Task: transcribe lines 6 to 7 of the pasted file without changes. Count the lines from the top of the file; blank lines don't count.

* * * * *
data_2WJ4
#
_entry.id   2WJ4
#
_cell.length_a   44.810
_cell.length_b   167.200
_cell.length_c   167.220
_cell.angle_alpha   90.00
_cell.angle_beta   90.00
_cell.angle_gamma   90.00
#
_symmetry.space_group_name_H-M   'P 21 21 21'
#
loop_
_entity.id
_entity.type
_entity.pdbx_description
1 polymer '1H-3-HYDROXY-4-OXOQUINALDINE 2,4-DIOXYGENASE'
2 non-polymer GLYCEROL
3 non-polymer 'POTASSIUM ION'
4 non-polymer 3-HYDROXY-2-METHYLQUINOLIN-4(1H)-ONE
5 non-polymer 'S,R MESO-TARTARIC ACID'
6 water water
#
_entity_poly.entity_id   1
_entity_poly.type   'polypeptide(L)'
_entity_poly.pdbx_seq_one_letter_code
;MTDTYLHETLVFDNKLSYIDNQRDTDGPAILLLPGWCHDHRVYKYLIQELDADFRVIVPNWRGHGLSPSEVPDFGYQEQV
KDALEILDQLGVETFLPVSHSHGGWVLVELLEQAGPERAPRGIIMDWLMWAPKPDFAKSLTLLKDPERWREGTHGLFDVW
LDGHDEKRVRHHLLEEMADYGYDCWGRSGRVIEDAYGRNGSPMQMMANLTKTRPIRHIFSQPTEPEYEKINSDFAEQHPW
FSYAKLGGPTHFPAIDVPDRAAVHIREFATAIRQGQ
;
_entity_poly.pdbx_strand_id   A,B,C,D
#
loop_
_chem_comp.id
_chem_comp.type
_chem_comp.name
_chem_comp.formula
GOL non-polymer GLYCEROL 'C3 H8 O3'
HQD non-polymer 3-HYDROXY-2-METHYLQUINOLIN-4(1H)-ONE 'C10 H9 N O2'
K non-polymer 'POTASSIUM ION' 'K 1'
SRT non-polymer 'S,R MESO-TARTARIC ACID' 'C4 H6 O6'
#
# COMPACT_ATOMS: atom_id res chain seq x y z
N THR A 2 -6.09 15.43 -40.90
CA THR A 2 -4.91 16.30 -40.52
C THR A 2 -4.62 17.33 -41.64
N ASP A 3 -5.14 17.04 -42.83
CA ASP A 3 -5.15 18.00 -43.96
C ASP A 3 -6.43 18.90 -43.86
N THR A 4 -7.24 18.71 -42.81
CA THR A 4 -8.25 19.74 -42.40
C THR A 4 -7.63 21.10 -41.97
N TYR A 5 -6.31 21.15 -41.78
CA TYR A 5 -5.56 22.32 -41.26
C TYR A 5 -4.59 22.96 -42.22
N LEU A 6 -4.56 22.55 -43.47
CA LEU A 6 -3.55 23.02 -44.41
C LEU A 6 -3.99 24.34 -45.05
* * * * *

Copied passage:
_cell.length_b   167.200
_cell.length_c   167.220